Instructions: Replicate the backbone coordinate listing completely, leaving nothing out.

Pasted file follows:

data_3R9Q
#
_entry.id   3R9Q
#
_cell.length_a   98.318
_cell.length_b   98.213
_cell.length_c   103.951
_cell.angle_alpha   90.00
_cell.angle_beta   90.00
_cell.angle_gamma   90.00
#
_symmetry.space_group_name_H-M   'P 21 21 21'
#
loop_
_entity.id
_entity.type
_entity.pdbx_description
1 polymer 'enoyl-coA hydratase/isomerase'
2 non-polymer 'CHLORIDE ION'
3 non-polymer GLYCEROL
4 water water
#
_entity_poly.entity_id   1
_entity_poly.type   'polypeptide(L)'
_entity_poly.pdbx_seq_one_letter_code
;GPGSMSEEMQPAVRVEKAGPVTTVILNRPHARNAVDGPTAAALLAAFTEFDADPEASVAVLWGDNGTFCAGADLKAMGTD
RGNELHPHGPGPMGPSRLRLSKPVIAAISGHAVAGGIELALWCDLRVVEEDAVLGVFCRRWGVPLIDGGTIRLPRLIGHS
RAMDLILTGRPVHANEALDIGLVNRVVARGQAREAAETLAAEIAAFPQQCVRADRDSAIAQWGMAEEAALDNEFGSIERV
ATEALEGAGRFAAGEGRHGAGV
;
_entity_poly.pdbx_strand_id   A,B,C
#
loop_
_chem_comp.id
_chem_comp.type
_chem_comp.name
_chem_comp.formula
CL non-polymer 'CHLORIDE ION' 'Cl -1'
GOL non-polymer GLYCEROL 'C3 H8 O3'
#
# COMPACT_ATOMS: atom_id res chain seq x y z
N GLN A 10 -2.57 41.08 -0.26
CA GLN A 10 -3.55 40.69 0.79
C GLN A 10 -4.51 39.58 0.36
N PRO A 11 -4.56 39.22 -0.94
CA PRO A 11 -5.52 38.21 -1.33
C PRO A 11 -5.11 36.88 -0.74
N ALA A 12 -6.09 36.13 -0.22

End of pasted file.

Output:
data_3R9Q
#
_entry.id   3R9Q
#
_cell.length_a   98.318
_cell.length_b   98.213
_cell.length_c   103.951
_cell.angle_alpha   90.00
_cell.angle_beta   90.00
_cell.angle_gamma   90.00
#
_symmetry.space_group_name_H-M   'P 21 21 21'
#
loop_
_entity.id
_entity.type
_entity.pdbx_description
1 polymer 'enoyl-coA hydratase/isomerase'
2 non-polymer 'CHLORIDE ION'
3 non-polymer GLYCEROL
4 water water
#
_entity_poly.entity_id   1
_entity_poly.type   'polypeptide(L)'
_entity_poly.pdbx_seq_one_letter_code
;GPGSMSEEMQPAVRVEKAGPVTTVILNRPHARNAVDGPTAAALLAAFTEFDADPEASVAVLWGDNGTFCAGADLKAMGTD
RGNELHPHGPGPMGPSRLRLSKPVIAAISGHAVAGGIELALWCDLRVVEEDAVLGVFCRRWGVPLIDGGTIRLPRLIGHS
RAMDLILTGRPVHANEALDIGLVNRVVARGQAREAAETLAAEIAAFPQQCVRADRDSAIAQWGMAEEAALDNEFGSIERV
ATEALEGAGRFAAGEGRHGAGV
;
_entity_poly.pdbx_strand_id   A,B,C
#
loop_
_chem_comp.id
_chem_comp.type
_chem_comp.name
_chem_comp.formula
CL non-polymer 'CHLORIDE ION' 'Cl -1'
GOL non-polymer GLYCEROL 'C3 H8 O3'
#
# COMPACT_ATOMS: atom_id res chain seq x y z
N GLN A 10 -2.57 41.08 -0.26
CA GLN A 10 -3.55 40.69 0.79
C GLN A 10 -4.51 39.58 0.36
N PRO A 11 -4.56 39.22 -0.94
CA PRO A 11 -5.52 38.21 -1.33
C PRO A 11 -5.11 36.88 -0.74
N ALA A 12 -6.09 36.13 -0.22